Scientists and economists are no strangers to discussions about alternative fuels, but a recently announced research grant means that some sociologists at Kansas State University are joining the conversation.
K-State was awarded a three-year grant from the U.S. Department of Energy to study the social, cultural and economic impacts of the "biofuels revolution" on rural communities in Kansas and Iowa. The $696,827 grant comes from the department's Ethical, Legal and Societal Implications of Research on Alternative Bioenergy Technologies, Synthetic Genomes or Nanotechnologies program. The researchers from K-State's department of sociology, anthropology and social work are: Theresa Selfa, assistant professor; Laszlo Kulcsar, assistant professor; Gerad Middendorf, associate professor; and Richard Goe, professor. They are joined by Carmen Bain, assistant professor of sociology at Iowa State University.
"There has been very little research into the social dimensions of the bioeconomy," said Selfa, who is the grant's principal investigator. "We are among a small number of social science researchers examining this topic, which is why this grant is very important."
As the United States works to reduce its dependence on foreign oil and expand the development of alternative fuels, ethanol plants are springing up in rural communities across the Midwest, including those in Kansas and Iowa. Although such plants often are touted as economic and population drivers, Selfa said that the social and economic costs and benefits haven't been assessed with in-depth case study research. The project will examine four Kansas communities and two Iowa communities to see whether claims that ethanol plants will revitalize the towns hold true.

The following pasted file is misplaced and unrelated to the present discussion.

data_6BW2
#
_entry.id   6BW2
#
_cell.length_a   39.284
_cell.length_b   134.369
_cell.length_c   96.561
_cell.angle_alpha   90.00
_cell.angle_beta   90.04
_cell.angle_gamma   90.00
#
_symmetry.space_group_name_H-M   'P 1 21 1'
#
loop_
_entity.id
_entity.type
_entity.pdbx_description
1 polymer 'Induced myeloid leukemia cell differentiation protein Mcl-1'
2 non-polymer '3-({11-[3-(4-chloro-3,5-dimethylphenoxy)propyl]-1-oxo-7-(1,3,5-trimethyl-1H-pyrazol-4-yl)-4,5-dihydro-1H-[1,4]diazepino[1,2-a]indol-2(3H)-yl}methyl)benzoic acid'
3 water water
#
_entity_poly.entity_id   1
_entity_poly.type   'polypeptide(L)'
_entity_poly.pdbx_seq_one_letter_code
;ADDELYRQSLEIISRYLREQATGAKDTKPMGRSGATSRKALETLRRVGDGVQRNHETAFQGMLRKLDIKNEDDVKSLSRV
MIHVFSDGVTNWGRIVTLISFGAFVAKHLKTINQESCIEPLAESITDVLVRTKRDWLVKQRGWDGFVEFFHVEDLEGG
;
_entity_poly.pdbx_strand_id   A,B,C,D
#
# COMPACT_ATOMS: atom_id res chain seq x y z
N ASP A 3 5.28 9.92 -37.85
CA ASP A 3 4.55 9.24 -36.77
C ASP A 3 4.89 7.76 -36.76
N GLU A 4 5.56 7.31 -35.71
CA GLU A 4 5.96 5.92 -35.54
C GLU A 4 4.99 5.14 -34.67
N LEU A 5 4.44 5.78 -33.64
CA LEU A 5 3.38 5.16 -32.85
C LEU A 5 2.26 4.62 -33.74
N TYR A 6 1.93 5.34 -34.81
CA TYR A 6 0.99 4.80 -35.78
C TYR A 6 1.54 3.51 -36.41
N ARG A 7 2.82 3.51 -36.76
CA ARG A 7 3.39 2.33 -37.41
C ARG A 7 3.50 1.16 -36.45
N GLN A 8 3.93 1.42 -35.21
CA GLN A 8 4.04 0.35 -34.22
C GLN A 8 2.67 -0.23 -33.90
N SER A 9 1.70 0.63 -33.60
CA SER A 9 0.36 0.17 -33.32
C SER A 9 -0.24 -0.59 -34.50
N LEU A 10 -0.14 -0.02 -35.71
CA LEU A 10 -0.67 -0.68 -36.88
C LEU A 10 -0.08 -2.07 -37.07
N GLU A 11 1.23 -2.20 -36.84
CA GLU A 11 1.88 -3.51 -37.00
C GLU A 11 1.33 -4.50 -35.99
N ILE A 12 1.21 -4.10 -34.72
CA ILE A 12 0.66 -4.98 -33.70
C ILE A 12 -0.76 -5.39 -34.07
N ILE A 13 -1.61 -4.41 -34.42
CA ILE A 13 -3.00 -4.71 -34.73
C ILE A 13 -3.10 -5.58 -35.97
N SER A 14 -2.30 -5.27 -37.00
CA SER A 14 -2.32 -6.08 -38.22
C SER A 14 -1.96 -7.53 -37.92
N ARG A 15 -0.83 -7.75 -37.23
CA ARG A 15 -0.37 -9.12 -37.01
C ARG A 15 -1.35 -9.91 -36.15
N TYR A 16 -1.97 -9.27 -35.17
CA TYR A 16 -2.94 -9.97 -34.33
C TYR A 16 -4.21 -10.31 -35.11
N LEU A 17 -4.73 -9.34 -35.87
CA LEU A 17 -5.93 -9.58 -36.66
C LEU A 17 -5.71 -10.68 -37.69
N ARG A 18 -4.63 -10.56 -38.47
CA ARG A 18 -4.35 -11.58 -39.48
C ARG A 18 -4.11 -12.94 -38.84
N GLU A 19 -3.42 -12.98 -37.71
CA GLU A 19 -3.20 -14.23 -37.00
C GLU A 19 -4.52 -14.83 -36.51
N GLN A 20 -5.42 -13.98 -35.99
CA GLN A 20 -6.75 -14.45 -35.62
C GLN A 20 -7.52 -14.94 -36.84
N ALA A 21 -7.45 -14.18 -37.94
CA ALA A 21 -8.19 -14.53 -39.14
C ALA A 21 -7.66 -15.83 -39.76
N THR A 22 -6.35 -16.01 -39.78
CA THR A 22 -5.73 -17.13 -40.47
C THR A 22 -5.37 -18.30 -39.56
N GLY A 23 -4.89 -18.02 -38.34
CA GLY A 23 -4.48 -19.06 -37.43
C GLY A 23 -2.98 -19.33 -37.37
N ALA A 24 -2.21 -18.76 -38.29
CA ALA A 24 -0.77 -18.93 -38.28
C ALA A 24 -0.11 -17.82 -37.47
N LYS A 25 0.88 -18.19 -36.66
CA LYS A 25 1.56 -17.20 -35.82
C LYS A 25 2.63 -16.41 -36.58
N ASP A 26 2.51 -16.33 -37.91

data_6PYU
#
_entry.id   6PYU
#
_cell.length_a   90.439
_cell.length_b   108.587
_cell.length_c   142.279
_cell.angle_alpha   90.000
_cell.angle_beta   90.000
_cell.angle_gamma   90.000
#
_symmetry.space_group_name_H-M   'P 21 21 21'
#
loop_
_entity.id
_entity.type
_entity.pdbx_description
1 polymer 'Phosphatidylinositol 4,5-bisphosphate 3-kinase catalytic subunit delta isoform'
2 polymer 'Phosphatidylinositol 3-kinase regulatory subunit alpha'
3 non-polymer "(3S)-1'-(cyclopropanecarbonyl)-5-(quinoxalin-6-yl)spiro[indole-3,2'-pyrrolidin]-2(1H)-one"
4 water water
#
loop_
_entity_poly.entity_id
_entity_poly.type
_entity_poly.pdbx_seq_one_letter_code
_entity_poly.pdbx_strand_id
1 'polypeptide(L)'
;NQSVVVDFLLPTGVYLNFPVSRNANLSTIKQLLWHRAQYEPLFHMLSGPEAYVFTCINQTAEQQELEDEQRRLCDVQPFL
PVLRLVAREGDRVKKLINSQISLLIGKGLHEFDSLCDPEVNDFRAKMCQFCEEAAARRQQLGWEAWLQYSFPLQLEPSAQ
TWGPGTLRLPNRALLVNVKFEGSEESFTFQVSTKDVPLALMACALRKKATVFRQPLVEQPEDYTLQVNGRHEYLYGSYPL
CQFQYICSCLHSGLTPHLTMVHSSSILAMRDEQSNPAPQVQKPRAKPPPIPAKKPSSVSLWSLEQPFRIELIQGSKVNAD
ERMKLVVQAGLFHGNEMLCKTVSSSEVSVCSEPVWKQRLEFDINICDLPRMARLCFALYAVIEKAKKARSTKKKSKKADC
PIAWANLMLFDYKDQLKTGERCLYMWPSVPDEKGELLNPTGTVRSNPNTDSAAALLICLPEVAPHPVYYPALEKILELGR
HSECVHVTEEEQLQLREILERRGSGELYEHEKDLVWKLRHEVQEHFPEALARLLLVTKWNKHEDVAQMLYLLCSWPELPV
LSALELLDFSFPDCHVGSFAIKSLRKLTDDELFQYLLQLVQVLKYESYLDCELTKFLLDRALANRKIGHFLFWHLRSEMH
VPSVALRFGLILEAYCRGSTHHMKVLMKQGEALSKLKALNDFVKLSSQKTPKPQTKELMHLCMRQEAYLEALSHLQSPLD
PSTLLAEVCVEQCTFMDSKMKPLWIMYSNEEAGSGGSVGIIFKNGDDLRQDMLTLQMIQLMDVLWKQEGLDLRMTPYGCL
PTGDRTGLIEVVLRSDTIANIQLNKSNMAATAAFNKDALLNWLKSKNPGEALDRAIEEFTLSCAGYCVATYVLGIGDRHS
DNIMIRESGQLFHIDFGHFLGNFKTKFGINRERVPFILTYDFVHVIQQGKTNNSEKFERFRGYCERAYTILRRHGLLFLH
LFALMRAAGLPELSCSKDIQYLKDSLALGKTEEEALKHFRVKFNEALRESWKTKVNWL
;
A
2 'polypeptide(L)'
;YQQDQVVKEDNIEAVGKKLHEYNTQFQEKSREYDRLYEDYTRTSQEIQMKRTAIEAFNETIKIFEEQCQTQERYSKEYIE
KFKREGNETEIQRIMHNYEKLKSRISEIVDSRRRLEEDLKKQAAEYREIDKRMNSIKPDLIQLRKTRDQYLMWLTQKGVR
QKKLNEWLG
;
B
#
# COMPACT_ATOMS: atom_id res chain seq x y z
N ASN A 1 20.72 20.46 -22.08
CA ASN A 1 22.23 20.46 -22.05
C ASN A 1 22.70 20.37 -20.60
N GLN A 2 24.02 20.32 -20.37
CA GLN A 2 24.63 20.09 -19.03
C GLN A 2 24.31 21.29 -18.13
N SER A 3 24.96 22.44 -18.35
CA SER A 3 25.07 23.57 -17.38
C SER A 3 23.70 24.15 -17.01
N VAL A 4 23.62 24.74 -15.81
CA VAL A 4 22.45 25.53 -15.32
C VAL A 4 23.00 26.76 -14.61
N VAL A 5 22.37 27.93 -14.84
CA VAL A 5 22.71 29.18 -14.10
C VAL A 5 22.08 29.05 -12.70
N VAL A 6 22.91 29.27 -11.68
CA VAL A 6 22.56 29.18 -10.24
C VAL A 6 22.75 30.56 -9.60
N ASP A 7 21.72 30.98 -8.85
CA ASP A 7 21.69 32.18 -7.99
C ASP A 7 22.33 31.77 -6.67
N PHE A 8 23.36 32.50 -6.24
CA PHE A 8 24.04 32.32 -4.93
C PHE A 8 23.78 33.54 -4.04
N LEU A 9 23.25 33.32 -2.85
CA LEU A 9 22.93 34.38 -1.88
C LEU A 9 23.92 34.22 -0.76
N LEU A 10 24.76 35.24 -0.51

The communities to be studied will be chosen based on several factors, including population size, location of an existing or planned ethanol plant, and availability or constraints on a plentiful water source for the ethanol plant. The researchers will use demographic analysis, population surveys, content from local newspapers and in-depth interviews with key stakeholders.
Selfa said one aspect the researchers will study is whether new populations are moving to these communities because of ethanol-related jobs and how this affects the community. They will examine the attitudes that ethanol plant workers and farmers have about the opportunities that ethanol plants present. The researchers also are curious about how much local communities are investing to bring ethanol plants to their towns and how benefits from ethanol plants differ depending on whether they are owned locally or nonlocally.
"We believe that local ownership would bring more benefit," Selfa said.
The researchers want to see how the scale of the plant affects the community economically and socially. For instance, Selfa said they want to examine whether smaller plants distribute their benefits -- and costs -- among communities in a way that large, centralized plants don't.
Another aspect of the research will look at how communities and government officials balance the need for economic growth and jobs with the reality of declining water availability, especially in places like western Kansas.
"How do they balance water demands between agricultural crops for food versus for fuel and then for household, municipal and industrial uses?" Selfa said.
She said the researchers plan to use what they learn to inform policymakers and rural communities about the possible benefits and limitations of bioenergy development.
Collaborators from K-State include the office of educational innovation and evaluation at the College of Education, the Kansas Population Center and the Kansas Center for Agricultural Resources and the Environment. Other collaborators are the Kansas Rural Center and the North Central Regional Center for Rural Development at Iowa State.